A woman who is raped and gives birth to a child in war torn Kosovo, struggles to keep her child.







Credited cast:
Lumnie Sopi ...
Ema Berisha
Doug Barron ...
David Schwartz
Blerim Gjoci ...
Komandant Shpati
Enver Petrovci ...
Colonel Lilich
Blerta Syla ...
Arta Muçaj ...
Çun Lajçi ...
Rikard Ljarja
Kushtrim Sheremeti ...
Kolonel Djordjevic
Rest of cast listed alphabetically:
Bislim Muçaj ...


Kosovar journalist Ema Berisha, working with two American journalists Laura and David Schwatz report from war torn Kosova. When the war reaches its highest peak the Americans are ordered to flee. They unsuccessfully try to persuade Ema to leave Kosova with them, but Ema is determined to stay. Upon returning home to marry. On her wedding night Serbian forces oust the refugee camps. The soldiers rape Emma. She becomes pregnant and gives birth to a baby girl, which she names Ana. She is abandoned by her husband, and friends for not getting rid of the child. Unable to feed her baby, reluctantly she puts her into an orphanage. The American journalist David returns with Ema's payment for her work. With this new capital she runs to the orphanage to retrieve her child only to discover it is close. She discovers that children are taken to a monastery to be sold, with the help of Doresa, the American David and the Kosovar Komandant Shpati she attempts to save her child. Written by Doug Barron

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Drama | War



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Release Date:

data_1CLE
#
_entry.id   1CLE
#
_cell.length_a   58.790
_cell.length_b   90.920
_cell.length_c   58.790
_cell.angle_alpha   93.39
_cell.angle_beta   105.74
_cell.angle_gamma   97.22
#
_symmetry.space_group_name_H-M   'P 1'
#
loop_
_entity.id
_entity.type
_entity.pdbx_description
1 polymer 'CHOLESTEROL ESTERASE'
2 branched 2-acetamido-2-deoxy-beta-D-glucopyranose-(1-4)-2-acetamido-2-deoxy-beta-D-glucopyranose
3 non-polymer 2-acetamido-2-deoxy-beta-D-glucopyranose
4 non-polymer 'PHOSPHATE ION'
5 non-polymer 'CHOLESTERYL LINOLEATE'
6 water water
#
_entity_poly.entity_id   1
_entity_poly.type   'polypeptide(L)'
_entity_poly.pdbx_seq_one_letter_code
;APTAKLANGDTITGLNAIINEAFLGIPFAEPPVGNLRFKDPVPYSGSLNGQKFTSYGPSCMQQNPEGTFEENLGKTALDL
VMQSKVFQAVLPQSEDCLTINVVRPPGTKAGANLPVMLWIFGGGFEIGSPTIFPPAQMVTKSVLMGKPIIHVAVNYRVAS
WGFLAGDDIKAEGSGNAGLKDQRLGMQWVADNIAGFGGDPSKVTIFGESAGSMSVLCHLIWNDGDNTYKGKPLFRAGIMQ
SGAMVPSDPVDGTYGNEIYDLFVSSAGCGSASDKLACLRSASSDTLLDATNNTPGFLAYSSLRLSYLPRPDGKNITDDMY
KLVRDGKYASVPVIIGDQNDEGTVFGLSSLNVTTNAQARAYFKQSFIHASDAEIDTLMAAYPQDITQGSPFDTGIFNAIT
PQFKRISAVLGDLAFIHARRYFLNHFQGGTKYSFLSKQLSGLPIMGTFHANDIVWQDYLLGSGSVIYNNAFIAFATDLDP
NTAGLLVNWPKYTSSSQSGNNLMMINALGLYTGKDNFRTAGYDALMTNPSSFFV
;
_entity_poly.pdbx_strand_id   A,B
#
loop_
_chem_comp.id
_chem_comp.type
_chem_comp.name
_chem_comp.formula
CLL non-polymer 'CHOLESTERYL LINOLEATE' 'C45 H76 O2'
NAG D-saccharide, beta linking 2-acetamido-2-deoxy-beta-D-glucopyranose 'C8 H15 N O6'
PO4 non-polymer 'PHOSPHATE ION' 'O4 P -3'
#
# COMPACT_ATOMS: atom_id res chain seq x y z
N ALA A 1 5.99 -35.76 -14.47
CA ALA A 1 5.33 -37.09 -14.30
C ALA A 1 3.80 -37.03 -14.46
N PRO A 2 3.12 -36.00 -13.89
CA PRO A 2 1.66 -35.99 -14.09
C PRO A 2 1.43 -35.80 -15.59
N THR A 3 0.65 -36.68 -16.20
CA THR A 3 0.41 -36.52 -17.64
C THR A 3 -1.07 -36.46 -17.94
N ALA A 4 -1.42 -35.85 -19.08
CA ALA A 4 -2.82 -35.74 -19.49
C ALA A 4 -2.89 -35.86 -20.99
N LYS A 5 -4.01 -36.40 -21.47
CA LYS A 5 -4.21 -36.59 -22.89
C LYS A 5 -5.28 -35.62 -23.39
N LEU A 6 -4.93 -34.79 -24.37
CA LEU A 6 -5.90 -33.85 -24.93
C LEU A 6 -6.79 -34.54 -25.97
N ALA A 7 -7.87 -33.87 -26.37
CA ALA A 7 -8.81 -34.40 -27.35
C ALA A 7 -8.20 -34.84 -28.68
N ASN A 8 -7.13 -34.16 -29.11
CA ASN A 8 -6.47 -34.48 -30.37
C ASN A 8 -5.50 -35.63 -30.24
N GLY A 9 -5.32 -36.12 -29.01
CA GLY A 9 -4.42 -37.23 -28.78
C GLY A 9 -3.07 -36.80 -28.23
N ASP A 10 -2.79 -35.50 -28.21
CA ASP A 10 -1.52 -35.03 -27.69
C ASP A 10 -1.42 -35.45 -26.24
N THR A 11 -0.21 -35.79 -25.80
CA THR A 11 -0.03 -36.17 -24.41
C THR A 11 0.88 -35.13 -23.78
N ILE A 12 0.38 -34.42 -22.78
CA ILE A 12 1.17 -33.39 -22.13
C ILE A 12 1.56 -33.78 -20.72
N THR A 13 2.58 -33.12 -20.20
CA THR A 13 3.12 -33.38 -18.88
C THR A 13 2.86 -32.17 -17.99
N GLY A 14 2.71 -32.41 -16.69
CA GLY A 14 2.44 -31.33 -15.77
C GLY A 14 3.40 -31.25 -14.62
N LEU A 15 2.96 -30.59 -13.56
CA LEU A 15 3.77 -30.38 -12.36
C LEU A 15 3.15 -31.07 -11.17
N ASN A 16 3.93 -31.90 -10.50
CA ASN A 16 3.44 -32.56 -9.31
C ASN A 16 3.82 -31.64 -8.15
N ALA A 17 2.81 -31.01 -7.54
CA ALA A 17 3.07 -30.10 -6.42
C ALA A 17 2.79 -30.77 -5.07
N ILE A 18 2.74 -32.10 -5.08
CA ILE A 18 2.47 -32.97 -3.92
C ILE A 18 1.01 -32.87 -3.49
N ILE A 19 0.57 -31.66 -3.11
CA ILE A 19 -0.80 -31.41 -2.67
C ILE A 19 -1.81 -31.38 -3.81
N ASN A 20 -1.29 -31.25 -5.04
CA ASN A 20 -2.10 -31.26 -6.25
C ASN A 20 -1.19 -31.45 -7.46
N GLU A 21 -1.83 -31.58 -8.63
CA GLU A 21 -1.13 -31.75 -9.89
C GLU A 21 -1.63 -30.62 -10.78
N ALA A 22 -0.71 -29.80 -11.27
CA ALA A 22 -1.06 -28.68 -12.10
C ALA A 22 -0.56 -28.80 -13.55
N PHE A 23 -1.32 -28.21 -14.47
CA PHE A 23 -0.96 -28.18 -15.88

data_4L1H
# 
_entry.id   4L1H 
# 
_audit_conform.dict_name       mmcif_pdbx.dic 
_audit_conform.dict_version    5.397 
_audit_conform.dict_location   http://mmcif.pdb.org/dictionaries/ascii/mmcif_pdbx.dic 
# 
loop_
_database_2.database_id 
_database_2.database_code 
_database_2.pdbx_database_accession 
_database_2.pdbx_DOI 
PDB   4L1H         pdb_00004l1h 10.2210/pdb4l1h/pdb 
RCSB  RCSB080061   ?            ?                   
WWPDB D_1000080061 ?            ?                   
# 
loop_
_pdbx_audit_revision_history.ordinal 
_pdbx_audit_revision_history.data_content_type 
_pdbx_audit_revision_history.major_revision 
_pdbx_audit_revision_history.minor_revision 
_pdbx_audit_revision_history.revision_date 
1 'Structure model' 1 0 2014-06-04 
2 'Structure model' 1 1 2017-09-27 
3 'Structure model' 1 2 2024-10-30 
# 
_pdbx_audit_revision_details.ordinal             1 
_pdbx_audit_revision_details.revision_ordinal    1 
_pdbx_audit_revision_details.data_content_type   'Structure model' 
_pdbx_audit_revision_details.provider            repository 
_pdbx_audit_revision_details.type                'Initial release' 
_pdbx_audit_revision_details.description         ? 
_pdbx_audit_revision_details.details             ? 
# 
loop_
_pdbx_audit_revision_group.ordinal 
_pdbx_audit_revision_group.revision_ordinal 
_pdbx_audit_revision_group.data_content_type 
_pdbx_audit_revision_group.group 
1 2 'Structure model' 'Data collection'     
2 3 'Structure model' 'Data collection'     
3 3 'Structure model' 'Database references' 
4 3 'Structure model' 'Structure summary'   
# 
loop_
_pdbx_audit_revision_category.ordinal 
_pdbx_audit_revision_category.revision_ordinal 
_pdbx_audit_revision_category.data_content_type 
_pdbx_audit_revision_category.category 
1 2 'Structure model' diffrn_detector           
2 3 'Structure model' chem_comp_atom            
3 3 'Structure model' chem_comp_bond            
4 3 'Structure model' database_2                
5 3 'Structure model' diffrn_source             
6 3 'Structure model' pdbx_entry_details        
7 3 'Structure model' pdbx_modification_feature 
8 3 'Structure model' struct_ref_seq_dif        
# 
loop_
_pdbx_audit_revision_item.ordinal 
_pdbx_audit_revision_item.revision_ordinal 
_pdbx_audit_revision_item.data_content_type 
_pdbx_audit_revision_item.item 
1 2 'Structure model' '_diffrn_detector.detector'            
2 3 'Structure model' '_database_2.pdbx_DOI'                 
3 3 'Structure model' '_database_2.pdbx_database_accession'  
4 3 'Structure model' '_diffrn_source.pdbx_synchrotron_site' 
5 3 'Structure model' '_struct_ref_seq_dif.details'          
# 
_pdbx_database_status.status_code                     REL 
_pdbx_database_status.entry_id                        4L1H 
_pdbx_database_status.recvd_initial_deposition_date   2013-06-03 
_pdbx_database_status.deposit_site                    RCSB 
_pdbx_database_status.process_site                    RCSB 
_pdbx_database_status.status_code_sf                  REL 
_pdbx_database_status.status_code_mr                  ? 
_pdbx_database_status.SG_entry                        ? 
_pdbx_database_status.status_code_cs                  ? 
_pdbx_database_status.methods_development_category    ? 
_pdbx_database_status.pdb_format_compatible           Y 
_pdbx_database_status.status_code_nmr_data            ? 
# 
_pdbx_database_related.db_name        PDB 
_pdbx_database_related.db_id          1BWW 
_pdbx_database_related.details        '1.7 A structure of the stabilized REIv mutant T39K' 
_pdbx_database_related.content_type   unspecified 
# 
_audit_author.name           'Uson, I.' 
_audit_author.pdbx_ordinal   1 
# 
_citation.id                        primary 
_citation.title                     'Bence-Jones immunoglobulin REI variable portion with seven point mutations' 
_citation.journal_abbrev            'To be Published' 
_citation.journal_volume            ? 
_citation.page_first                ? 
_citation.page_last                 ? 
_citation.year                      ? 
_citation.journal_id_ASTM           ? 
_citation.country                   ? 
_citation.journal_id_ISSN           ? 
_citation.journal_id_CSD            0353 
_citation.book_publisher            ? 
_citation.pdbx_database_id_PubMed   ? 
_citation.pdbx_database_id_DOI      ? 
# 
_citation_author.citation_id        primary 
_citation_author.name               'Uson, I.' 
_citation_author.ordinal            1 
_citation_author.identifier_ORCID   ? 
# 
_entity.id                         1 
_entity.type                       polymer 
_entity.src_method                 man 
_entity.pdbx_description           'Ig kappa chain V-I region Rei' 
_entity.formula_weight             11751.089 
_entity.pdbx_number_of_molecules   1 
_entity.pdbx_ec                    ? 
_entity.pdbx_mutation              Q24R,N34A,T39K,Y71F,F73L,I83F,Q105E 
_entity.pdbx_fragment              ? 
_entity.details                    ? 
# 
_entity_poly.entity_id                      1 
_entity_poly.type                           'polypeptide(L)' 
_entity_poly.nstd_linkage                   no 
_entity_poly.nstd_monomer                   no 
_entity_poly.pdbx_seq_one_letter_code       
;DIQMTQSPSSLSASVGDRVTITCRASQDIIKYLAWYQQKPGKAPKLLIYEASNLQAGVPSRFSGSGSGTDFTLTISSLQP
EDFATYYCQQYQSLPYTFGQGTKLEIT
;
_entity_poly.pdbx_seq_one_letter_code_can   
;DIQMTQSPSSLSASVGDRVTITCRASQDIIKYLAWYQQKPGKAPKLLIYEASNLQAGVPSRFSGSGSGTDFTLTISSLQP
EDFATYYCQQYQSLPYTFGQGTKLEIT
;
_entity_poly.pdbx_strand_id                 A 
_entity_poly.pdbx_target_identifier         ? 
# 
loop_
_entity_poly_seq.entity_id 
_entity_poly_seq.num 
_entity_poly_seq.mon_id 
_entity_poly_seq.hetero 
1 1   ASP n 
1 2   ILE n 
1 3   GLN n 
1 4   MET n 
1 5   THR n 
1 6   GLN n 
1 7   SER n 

2006 (Albania)  »

Also Known As:

Larmes de sang  »

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Not Sure What to Think
17 November 2012 | by (Colorado) – See all my reviews

I just watched this film on the Internet hoping for some insight on the Balkan conflict. I remember the debate in the U.S. when the talk of NATO intervention began and didn't understand the complexity of the conflict then (despite trying to follow the major news coverage). I still don't. I hoped watching this non-U.S. film would be informative. It is a low budget film. The early section does seem like propaganda. Serbs are portrayed only as villains and never victims - often in very melodramatic scenes. War crimes were committed, but they occurred on all sides with victims of all ethnic groups. This is not addressed. The movie does get better in showing the post-war aftermath. I think this is because the character of Ema is sympathetic and her countrymen are shown in a more realistic way. Some are helpful despite their own suffering; some are openly antagonistic; some are corrupt and opportunistic in the post-war chaos. I think this would be true of any nation in a similar situation. This is not the objective film I wanted, but it did give me some insight into the feelings of one side of the conflict. I don't think it deserves a 10, but neither does it lack any merit as a commentary on the war and it's aftermath.

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